The Births of Apollo and Artemis
Hello everyone! I am very embarrassed because the last Mythological Musing was a little while ago…..Oh dear! I’ve just been so busy! I hope you’ll forgive me. Anyway, I’ve decided to tell you all about the birth of Apollo and his twin sister Artemis. They are so interesting! This is a stamp I found whilst rummaging about in the shop, showing Artemis, Apollo and their mother Leto (left to right).
As you probably know, Zeus the king of the gods had a tendency to go off with various other mortal and immortal women from time to time. This time, he feel in love with the beautiful Leto, who became pregnant. Jealous long-suffering Hera took her revenge but chasing the 9-month pregnant Leto all over the world so that she couldn’t stop to give birth anywhere. She even stopped Eilithyia the goddess of childbirth from giving Leto any help at all. (Poor Leto, don’t you think?).
Finally, Leto arrived at a floating island called Ortygia. Apparently, Zeus helped a bit by fixing the island to the ocean floor with four columns. When Leto went into labour, she had a bit of a tough time without the help of Eilithyia, but all the other goddesses (except Hera of course!) did their best to help, but in the end, Iris (goddess of the rainbow) bribed Eilithyia to help, by giving her a necklace of gold and amber.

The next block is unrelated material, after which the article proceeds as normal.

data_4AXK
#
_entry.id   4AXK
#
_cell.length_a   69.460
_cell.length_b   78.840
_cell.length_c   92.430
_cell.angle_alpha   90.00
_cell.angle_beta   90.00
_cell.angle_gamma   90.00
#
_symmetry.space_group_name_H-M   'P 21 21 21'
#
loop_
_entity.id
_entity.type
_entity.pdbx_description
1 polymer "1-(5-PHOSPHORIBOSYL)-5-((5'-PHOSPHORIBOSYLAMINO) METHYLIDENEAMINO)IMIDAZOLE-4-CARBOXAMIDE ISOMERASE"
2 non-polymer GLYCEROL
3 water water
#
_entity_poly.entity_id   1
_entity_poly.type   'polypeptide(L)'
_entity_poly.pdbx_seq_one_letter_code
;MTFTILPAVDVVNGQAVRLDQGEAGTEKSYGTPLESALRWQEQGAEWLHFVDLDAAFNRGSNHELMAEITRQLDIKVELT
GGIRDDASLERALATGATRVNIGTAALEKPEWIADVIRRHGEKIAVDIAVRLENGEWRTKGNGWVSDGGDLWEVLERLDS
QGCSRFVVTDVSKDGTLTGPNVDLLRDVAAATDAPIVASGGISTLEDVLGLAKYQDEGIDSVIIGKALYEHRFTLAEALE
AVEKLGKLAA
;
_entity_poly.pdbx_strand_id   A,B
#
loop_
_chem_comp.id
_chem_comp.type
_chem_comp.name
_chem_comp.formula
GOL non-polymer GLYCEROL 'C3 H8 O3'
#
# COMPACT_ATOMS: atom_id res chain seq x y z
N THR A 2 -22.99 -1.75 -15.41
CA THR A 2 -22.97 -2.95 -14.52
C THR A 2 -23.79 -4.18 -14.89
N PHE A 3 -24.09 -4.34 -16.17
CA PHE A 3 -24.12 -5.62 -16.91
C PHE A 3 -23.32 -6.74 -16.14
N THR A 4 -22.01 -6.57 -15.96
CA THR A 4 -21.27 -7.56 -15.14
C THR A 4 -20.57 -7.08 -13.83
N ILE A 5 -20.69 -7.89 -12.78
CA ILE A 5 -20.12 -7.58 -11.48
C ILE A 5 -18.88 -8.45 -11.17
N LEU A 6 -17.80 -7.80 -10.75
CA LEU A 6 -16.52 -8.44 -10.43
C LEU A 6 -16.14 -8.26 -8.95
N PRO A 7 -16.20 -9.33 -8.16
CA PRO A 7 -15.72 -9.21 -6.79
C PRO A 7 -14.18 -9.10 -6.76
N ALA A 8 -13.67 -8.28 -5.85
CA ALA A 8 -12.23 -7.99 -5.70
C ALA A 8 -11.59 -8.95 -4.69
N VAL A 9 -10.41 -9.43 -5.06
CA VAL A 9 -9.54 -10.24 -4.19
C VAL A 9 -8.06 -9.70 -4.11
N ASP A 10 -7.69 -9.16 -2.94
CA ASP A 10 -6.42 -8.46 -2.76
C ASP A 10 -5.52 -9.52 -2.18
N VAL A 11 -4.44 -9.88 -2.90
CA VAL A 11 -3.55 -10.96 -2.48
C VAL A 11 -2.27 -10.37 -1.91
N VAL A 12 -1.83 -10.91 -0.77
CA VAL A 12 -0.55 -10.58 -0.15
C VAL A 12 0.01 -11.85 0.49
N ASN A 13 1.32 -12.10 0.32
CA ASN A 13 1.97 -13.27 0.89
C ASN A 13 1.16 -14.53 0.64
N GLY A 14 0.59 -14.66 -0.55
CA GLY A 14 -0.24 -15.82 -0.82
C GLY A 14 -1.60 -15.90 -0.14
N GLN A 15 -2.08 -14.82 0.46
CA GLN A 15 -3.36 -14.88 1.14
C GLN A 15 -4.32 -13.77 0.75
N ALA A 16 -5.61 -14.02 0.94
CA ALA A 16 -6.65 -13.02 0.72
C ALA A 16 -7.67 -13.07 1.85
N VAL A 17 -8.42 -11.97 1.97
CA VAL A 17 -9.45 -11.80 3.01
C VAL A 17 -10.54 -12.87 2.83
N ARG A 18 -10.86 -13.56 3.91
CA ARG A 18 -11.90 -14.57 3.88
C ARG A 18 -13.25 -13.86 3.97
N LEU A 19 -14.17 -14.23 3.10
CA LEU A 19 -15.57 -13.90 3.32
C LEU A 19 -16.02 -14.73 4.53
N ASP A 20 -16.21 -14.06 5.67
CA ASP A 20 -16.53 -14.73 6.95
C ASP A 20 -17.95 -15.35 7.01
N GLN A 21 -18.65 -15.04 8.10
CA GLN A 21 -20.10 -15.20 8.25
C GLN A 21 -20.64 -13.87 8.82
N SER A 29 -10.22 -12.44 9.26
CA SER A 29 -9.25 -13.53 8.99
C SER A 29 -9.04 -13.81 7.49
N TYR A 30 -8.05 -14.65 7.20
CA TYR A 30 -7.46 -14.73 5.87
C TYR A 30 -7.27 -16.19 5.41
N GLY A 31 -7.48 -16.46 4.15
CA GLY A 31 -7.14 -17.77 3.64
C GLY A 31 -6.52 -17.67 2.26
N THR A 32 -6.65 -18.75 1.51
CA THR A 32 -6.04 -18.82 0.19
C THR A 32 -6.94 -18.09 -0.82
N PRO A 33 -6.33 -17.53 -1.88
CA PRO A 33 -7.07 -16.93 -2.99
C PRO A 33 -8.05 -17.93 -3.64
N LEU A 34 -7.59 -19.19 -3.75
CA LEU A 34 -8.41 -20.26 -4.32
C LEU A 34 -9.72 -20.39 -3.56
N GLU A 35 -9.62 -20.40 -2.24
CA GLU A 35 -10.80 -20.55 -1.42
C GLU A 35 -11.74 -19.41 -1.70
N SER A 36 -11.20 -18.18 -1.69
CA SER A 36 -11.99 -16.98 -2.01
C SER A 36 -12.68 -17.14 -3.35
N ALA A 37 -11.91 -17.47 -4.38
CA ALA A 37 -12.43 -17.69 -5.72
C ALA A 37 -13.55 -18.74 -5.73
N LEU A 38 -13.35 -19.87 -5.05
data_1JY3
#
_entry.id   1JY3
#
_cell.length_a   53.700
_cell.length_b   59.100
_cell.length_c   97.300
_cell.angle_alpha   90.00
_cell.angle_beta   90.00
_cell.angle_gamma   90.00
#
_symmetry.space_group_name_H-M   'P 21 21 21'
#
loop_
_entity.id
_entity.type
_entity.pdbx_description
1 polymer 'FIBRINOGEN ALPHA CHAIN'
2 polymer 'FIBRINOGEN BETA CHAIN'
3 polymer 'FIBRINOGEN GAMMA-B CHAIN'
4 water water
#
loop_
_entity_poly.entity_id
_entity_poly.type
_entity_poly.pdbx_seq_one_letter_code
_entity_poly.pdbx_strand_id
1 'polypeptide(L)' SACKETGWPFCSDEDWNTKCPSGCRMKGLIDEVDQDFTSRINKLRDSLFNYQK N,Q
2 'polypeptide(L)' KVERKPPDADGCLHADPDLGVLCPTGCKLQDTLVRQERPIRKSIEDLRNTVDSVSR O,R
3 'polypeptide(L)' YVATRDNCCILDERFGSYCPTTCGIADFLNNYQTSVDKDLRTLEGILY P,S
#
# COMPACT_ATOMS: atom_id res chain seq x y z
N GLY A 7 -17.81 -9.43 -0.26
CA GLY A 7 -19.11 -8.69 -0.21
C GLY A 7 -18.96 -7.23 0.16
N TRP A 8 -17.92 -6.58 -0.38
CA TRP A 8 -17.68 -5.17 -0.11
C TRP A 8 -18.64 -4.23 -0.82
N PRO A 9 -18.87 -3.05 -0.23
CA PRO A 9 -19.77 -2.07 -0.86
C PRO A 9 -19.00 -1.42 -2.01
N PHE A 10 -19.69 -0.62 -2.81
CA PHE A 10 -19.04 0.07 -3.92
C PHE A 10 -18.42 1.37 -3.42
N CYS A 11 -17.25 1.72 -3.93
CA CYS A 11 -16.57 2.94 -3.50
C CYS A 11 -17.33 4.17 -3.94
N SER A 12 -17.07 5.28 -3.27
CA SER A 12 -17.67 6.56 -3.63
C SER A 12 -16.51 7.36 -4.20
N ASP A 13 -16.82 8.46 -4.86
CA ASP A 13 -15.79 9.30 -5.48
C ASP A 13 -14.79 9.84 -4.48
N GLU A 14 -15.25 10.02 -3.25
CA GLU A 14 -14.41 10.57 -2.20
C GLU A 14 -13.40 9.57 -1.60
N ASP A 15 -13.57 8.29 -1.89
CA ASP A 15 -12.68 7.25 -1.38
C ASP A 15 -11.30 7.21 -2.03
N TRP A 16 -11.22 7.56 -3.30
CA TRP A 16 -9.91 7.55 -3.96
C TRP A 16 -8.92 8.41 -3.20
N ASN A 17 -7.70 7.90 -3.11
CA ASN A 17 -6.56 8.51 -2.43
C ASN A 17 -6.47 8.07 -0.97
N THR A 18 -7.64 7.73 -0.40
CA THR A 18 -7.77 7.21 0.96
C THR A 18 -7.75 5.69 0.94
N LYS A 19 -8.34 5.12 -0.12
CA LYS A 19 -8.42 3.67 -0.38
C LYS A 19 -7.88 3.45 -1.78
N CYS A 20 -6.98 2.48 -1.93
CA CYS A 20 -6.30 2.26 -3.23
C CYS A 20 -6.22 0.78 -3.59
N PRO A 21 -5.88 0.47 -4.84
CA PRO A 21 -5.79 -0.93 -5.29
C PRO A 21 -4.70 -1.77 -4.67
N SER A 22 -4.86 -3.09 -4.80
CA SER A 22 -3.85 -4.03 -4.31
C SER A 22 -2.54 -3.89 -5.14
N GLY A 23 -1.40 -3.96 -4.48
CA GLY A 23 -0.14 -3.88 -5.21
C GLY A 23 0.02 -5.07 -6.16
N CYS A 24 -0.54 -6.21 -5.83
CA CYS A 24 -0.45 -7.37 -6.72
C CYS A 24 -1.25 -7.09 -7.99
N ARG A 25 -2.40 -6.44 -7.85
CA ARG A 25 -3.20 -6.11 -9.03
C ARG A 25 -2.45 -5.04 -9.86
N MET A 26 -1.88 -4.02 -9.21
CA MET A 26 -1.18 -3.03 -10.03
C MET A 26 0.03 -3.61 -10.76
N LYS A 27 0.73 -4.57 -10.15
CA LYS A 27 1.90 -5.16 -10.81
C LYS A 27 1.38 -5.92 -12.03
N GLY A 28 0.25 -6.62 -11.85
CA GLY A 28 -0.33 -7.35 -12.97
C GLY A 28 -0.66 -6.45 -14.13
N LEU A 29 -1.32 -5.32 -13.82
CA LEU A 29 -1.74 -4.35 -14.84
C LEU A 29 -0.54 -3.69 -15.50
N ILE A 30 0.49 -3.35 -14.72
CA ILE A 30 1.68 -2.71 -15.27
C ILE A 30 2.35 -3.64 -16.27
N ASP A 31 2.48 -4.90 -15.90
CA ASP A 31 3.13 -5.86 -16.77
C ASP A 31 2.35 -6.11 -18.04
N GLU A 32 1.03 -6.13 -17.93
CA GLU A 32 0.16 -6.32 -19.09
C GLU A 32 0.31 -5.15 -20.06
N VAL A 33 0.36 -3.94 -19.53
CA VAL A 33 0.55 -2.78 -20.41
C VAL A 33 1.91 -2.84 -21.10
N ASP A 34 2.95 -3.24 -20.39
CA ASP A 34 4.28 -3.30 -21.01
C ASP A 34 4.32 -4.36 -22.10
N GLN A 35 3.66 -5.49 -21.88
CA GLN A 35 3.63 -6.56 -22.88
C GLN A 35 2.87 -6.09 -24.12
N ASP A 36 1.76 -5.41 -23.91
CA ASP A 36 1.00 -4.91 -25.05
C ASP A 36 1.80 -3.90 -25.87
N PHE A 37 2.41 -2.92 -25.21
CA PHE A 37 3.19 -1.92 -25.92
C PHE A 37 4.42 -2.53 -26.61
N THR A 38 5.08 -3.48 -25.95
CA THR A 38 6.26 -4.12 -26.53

After a labour of nine days and nine nights, Leto gave birth to baby Artemis! Artemis then helped Leto over to the island of Delos, where Apollo was born.
Map of the Cyclades islands – you can see tiny Delos there, next to Mykonos – which, I discovered also, are so called because you could almost draw a circle around them!
Delos means ‘the brilliant’, as it was where Apollo first saw daylight lightening up the earth. Artemis and Apollo were then taken care of by their aunt Themis, who nourished them with nectar and ambrosia.
This is a lekythos showing Artemis on the left and Apollo on the right. The original is in the Ashmolean Museum in Oxford.
As twins, Apollo and Artemis were very close. Artemis was a huntress, and goddess of the moon. She never married and remained a virgin became a symbol of chastity and childbirth. Apollo was the god of many things, including the sun, music and poetry, healing and medicine, prophecy and oracles and civilisation. (Amazing isn’t it!)
This is a picture of me in the shop with another lekythos showing Apollo, and a little bronze figurine of Apollo.
Ortygia is an interesting island because it is in the city of Syracuse in Sicily, I found out. There’s actually a shop called ‘Ortigia’ as well! Really nice candles and things!
Anyway, that’s it for now! Love, Omicron x